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Faculty books
  • 2019-04-26
  • Anna Loria

Summer Must-Read Roundup: Books by Brockport

Hundreds of faculty members, emeriti, and alumni are published authors. Browse some summer reading material written by Brockport's own.

Panning book cover


Anne Panning
Professor, Department of English

Butter is a coming of age tale set against the backdrop of small-town Minnesota during the 1970s and told from the perspective of an 11-year-old girl, Iris, who learns from her parents that she is adopted. The story of Iris’s childhood is at first beguiling and innocent: hers is a world filled with bell-bottoms and Barbie dolls, Shrinky Dinks and Shaun Cassidy records, TV dinners and trips to grandma’s. But as her parents’ marriage starts to unravel, Iris grows more observant of disintegration all around her as she wavers precariously between girlhood and adolescence. In the end, Iris’s story represents a profound meditation on growing up estranged in small town America — on being an outsider in a world increasingly averse to them.

Krieger book cover

That One Cigarette

Stu Krieger '73

This counterfactual history novel follows four families from November of 1963 to January of 2009. In November 1963, Ed Callahan is an assistant manager at the Texas School Book Depository in Dallas. His promise to his wife to quit smoking as soon as he finishes the pack in his pocket ends up changing the course of events on November 22. The fallout of this action alters the lives of the Scott family in Rochester, NY, the Kaufman/Goldman family in Los Angeles, and the extended Kashat family in Baghdad, Iraq. As all of these lives intersect, That One Cigarette explores questions of fate, love, loyalty, and the ability of each of us to make defining contributions to our world by simply being present in our own lives.

Fellner book cover

All Screwed Up: A Memoir

Steve Fellner
Professor, Department of English

Murder attempts. Missing umbilical cords. Fat camps. These darkly comic stories fill the pages of All Screwed Up. Young, gay, and poor, Steve Fellner attempts to shed his trailer park past and seize a better life for himself. But coming from the sticks offers a certain kind of freedom: no one expects anything from you, so you can be as wild and ridiculous as you want. Fellner's humorous and touching memoir centers on his odd relationship with his mother, a woman who was once a championship trampolinist and is now a champion of the unpredictable. Told with shocking humor and startling honestly, All Screwed Up manages to reinvent the comingout story and describes one of the strangest mother-son relationships in recent memory.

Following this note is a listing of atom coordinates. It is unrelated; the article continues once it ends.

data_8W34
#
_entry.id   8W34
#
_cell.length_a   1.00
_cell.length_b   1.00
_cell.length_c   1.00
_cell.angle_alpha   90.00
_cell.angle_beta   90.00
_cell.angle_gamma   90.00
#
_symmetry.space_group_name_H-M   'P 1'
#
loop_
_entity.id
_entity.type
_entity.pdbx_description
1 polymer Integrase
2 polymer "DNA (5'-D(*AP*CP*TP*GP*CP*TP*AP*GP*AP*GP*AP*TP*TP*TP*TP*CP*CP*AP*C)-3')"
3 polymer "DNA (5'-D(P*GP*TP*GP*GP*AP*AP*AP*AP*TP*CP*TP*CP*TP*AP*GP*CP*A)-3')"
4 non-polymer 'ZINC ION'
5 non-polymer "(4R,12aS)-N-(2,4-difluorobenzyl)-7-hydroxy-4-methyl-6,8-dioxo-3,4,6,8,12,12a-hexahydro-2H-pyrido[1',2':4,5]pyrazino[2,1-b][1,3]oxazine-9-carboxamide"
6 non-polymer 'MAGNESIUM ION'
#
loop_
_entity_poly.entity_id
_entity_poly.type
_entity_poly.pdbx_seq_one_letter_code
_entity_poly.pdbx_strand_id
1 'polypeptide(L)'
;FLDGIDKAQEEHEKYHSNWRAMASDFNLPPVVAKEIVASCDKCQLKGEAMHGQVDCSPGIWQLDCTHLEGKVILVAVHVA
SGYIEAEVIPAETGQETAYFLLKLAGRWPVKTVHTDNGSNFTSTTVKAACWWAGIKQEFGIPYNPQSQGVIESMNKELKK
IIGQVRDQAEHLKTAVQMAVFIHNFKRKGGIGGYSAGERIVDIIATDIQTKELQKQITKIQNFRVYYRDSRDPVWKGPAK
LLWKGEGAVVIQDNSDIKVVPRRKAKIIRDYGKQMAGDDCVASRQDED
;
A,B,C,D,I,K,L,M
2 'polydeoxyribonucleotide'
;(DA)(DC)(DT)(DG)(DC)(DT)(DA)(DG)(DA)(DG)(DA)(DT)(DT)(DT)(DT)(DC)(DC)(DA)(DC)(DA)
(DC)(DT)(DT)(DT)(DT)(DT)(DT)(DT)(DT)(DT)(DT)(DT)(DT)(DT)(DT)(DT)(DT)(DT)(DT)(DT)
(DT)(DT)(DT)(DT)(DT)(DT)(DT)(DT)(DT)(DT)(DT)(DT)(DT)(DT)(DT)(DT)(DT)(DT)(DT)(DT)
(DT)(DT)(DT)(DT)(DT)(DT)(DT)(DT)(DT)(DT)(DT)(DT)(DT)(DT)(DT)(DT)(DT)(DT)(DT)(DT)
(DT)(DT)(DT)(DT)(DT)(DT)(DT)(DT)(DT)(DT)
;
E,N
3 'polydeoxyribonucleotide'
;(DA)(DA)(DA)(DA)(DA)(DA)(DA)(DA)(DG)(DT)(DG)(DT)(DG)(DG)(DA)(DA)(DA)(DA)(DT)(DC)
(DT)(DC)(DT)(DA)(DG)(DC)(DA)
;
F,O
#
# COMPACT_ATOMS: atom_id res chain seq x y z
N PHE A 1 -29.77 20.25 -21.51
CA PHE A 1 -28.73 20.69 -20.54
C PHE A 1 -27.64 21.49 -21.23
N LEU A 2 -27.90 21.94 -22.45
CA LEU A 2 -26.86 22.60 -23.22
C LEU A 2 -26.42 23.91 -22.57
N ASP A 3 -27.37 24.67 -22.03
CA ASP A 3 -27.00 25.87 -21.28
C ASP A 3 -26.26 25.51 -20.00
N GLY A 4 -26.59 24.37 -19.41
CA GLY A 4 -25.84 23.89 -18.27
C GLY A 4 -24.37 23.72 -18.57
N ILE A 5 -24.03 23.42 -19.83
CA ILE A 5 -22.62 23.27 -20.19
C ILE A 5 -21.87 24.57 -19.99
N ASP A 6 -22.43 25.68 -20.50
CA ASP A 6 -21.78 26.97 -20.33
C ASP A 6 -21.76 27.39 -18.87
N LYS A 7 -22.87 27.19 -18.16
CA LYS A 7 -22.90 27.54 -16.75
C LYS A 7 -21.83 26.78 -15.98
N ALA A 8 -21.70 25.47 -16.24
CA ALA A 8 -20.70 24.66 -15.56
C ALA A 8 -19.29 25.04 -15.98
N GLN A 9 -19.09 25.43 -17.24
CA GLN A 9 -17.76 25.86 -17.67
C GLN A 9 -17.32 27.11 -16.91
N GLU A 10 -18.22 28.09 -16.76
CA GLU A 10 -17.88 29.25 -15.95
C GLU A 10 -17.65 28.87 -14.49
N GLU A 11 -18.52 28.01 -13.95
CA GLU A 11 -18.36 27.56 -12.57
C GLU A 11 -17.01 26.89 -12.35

Kress book cover

Yesterday's Kin

Nancy Kress '77/'79
Former Faculty Member, Department of English

Aliens have landed in New York. After several months of no explanations, they finally reveal the reason for their arrival. The news is not good. Geneticist Marianne Jenner is having a career breakthrough, yet her family is tearing itself apart. Her children Elizabeth and Ryan constantly bicker, agreeing only that an alien conspiracy is in play. Her youngest, Noah, is addicted to a drug that keeps temporarily changing his identity. The Jenner family could not be further apart. But between the four of them, the course of human history will be forever altered.

Norment book cover

Relicts of a Beautiful Sea: Survival, Extinction, and Conservation in a Desert World

Chris Norment
Professor and Chair, Department of Environmental Science

This book explores the existence of rare, unexpected, and sublime desert creatures such as the black toad and four pupfishes unique to the desert West. All are anomalies: amphibians and fish, dependent upon aquatic habitats, yet living in one of the driest places on earth. By telling the story of these creatures, Norment illustrates the beauty of evolution and explores ethical and practical issues of conservation: what is a four-inch-long salamander worth, hidden away in the heat-blasted canyons of the Inyo Mountains, and what would the cost of its extinction be? What is any lonely and besieged species worth, and why should we care?

Kendall book cover

When Descendants Become Ancestors: The Flip Side of Genealogy

David A. Kendall
Former Faculty Member, Department of Counselor Education

How often have you regretted your failure to engage the elder generations of your family for information about their lives and memories? Have you wanted just one more hour with a deceased relative who could answer that one burning question that you suddenly thought about? Perhaps an older acquaintance wanted to share stories about "the good old days," but you couldn't be bothered. Most of us have had regrets like these, as will our descendants — unless we seek to record and preserve some stories for their use. Though our contributions may not be recognized for decades, our lives matter to future generations, and our stories should be told.

Whorton book cover


James Whorton
Professor, Department of English